"The puck found a way to me in front and it was an easy tap-in," said Saad, who broke a six-game goalless streak.
Chicago, which was shut out in its previous two games, defeated Winnipeg for the first time in four games. The Jets have lost six in a row (0-4-2).
Kane stopped Chicago's scoreless streak at 149:25 with a goal 2:50 into the second period.
"It was tough to generate [opportunities]," Kane said. "[The win is] big. I think it was a big game against that team and also a big game for our team. It was one of those games where you had to stay patient, keep yourself in the game and just wait for your opportunities."
The Blackhawks (32-18-2), who are 9-2 in overtime, moved four points ahead of the Jets (26-18-10) in the Central Division with two games in hand. Chicago finishes its season-high seven-game road trip Sunday at the St. Louis Blues before playing eight consecutive games at United Center. A regulation win Sunday would move the Blackhawks within four points of the Blues and Nashville Predators.
The win was No. 300 for coach Joel Quenneville with the Blackhawks (300-145-61). He has the best winning percentage in Blackhawks history and ranks third all-time among NHL coaches with 709 wins (709-410-178).
"I'm fortunate, very fortunate to have had great players," said Quenneville, who started with Chicago in the 2008-09 season and has won two Stanley Cup championships.
The Jets began Friday with the news that left wing Evander Kane is out for the rest of the season. The 23-year-old, who had 10 goals in 37 games, will have surgery on his left shoulder and be sidelined 4-6 months. Kane was scratched Tuesday against the Vancouver Canucks, a move Jets coach Paul Maurice called a coach's decision.
Winnipeg holds the first wild card spot into the Stanley Cup Playoffs from the Western Conference and leads Vancouver, the second wild-card team, by three points. Vancouver has four games in hand on Winnipeg, which is in a stretch of seven consecutive games against Western Conference teams.
Maurice said he saw improvement from the Jets, who allowed 23 goals in the prior five games.
"We weren't happy with where we were coming out of the [All-Star] break with those games, but we're happy with our [past] two [games]," Maurice said. "We'd like to have won them. It goes without saying, but we can understand more of what we saw, so now we have a better comfort level of getting back to our game."
Hutchinson and Blackhawks goaltender Corey Crawford each made 20 saves.
"That was a pretty physical team," Crawford said. "We just had to be smart with the puck, especially at the end of the third period. We made the right plays when we had to. It's just a big win for us right now."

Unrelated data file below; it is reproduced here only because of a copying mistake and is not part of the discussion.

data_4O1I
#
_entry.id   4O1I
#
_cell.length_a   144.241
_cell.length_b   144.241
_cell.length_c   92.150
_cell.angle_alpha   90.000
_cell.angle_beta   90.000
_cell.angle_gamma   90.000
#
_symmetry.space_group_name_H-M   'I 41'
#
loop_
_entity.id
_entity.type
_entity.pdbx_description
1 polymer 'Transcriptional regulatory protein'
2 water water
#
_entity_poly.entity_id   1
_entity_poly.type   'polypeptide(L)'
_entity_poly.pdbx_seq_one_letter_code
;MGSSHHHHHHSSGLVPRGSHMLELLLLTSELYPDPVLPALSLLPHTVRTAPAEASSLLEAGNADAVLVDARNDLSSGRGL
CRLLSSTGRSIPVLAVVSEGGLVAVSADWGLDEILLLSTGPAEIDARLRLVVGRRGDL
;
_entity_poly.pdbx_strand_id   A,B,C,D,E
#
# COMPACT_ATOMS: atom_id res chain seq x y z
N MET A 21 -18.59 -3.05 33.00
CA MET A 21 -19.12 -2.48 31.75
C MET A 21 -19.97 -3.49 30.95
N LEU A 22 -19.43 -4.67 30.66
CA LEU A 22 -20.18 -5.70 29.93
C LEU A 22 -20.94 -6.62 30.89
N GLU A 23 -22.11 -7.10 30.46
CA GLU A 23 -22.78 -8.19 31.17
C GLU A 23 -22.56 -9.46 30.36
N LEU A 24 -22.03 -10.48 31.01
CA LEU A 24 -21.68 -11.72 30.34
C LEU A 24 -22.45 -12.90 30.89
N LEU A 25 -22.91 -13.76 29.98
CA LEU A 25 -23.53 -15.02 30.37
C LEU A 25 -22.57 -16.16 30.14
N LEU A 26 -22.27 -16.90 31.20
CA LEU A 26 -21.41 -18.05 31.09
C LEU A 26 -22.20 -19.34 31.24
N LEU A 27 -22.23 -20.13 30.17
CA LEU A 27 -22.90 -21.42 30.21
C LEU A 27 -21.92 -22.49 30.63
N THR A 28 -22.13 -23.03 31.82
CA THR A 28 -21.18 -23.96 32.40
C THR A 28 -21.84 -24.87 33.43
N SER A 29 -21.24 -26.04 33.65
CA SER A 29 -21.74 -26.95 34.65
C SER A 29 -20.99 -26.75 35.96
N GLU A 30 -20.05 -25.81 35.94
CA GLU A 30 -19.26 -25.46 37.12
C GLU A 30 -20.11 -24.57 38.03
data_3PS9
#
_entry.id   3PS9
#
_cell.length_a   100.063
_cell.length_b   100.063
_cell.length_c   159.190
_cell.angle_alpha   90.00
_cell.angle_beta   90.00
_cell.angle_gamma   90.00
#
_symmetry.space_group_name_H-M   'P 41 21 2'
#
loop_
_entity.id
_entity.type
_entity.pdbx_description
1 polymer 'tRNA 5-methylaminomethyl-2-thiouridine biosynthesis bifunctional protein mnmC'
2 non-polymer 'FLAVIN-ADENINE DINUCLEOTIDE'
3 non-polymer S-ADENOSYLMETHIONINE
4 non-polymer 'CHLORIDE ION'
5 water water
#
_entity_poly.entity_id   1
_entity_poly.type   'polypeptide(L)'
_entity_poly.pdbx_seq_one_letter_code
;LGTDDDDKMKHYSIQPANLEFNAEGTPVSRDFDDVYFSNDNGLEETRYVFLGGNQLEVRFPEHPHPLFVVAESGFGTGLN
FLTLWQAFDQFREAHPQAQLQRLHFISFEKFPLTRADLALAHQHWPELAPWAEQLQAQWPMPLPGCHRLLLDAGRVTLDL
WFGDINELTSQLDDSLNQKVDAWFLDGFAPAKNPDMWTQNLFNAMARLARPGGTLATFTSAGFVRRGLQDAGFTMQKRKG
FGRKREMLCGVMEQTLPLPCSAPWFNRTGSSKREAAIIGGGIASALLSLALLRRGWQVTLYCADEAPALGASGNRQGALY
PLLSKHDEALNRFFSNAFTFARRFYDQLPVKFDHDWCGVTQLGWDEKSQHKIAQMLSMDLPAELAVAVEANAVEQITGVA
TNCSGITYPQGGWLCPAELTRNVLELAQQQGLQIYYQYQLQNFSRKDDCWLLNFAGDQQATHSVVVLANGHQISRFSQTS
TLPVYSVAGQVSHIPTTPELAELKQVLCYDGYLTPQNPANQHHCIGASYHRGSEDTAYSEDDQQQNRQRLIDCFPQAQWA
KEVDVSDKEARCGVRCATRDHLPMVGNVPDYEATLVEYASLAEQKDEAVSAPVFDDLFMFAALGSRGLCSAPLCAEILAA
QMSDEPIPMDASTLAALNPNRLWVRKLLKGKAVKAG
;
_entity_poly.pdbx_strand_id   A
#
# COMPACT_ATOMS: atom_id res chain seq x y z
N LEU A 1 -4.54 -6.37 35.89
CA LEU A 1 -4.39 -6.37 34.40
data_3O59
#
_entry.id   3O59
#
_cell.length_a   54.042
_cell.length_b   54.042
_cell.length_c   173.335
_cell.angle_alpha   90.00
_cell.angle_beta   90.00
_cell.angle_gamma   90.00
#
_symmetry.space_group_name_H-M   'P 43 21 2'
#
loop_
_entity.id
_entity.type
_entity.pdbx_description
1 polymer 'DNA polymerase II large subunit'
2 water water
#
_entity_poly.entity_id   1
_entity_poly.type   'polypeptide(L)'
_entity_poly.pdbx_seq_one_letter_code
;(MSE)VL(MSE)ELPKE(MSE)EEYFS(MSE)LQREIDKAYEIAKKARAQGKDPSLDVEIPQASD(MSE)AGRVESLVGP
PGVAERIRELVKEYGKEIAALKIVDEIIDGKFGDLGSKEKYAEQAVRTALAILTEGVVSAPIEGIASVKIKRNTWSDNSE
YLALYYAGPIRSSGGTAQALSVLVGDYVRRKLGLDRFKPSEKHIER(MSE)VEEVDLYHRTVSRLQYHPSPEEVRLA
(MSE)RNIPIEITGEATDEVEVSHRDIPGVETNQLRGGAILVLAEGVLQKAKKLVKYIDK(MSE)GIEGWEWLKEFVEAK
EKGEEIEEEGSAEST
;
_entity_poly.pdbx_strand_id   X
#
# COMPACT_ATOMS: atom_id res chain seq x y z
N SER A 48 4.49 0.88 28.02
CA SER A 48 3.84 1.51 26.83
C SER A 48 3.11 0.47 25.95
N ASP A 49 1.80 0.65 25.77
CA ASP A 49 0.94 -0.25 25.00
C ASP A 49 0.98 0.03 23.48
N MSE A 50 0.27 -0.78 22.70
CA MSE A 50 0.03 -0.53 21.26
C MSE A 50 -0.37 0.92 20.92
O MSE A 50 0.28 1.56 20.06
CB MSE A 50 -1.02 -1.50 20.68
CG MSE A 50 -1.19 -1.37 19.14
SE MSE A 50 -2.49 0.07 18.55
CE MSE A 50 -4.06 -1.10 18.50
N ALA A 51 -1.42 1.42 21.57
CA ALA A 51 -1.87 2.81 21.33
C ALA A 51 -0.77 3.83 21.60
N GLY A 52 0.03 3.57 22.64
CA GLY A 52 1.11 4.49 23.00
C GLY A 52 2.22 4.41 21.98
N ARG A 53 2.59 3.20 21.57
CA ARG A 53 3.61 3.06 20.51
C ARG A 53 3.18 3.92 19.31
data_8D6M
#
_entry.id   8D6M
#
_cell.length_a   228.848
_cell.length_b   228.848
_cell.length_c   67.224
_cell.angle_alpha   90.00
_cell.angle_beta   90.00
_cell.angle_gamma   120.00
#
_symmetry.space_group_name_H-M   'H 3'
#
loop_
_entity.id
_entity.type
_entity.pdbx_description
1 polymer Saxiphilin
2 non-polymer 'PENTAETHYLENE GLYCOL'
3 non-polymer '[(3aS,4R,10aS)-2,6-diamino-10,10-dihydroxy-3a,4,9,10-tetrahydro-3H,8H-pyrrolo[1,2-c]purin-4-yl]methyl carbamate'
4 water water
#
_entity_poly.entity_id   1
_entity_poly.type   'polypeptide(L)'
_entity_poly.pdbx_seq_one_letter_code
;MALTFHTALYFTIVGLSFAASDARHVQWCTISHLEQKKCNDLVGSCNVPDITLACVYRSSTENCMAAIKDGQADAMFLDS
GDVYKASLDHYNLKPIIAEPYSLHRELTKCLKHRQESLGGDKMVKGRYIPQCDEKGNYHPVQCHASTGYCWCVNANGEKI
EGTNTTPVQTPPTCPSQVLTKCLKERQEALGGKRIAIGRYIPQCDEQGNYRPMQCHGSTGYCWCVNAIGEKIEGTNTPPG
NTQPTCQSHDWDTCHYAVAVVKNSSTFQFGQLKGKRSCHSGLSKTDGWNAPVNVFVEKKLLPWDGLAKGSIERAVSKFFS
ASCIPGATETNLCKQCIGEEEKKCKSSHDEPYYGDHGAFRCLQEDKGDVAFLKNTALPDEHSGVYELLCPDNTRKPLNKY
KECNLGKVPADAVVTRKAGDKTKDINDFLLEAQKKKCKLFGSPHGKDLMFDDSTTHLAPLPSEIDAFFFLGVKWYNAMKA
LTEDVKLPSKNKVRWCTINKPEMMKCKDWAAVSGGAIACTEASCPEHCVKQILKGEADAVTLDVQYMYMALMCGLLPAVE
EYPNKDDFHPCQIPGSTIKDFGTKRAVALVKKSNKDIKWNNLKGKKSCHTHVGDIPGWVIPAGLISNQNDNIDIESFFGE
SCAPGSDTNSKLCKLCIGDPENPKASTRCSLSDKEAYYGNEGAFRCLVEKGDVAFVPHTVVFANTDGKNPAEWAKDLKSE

The Jets took a 1-0 lead 4:17 into the game when Mark Scheifele drove the net before snapping a shot over Crawford's left glove. Scheifele's eighth goal ended a 10-game drought and was his second in the past 22 games.
Chicago tied the game when Kane broke loose at the Winnipeg blue line and backhanded a shot over Hutchinson for his 26th goal. With two points, Kane tied Philadelphia Flyers forward Jakub Voracek for the NHL lead (58).
Kane scored Chicago's prior goal at 13:25 of the third period of a 4-1 win at the Anaheim Ducks on Jan. 30. The Blackhawks lost to the Minnesota Wild 3-0 on Tuesday and to the San Jose Sharks 2-0 on Jan. 31.
Hutchinson was 3-0-0 against Chicago this season with a 1.00 goals-against average and .971 save percentage.
Quenneville admitted the goal was needed, given Hutchinson's play in the series and the Blackhawks' recent scoring problems.
"[Kane] was dangerous," Quenneville said. "He made several plays tonight that were kind of characteristic of how he has been all [season]. Very dangerous, but certainly you start thinking about it when you don't score for seven periods, you're on the road, a tough building, and [against] a team we haven't had any success scoring against all season. It was much-needed.
"It was almost like a playoff game. It had that sense in the building and the same way on the ice."
Crawford also compared it to a playoff game.
"I think the other games against [Winnipeg] had that type of feel," he said. "They just play that type of game. Everyone on their side plays physically, and it just seems like there is no room."
Winnipeg often steered the game toward the physical, confrontational style that has marked its transition since Maurice took over from Claude Noel in January 2014. The Jets outhit the Blackhawks 41-16.
"It was hard for any team to get traction," Maurice said. "So I think because of the way the game was played, we're not 100 percent responsible for the way the game is played. [Each] team [has] a [really] big impact. [Each] team [was] kind of doing the exact same things.
"There were just a lot of pucks along the walls. It looked like they were trying to bat a lot of pucks. [Each] team [was not] sure of which way the puck was going on a lot of the confrontations, and it slowed the game down."
Scheifele said he liked what he saw from the Jets.
"A big, strong, fast, physical team," he said. "That's the way we want to play. That's Winnipeg Jets hockey, and we definitely showed a lot of that."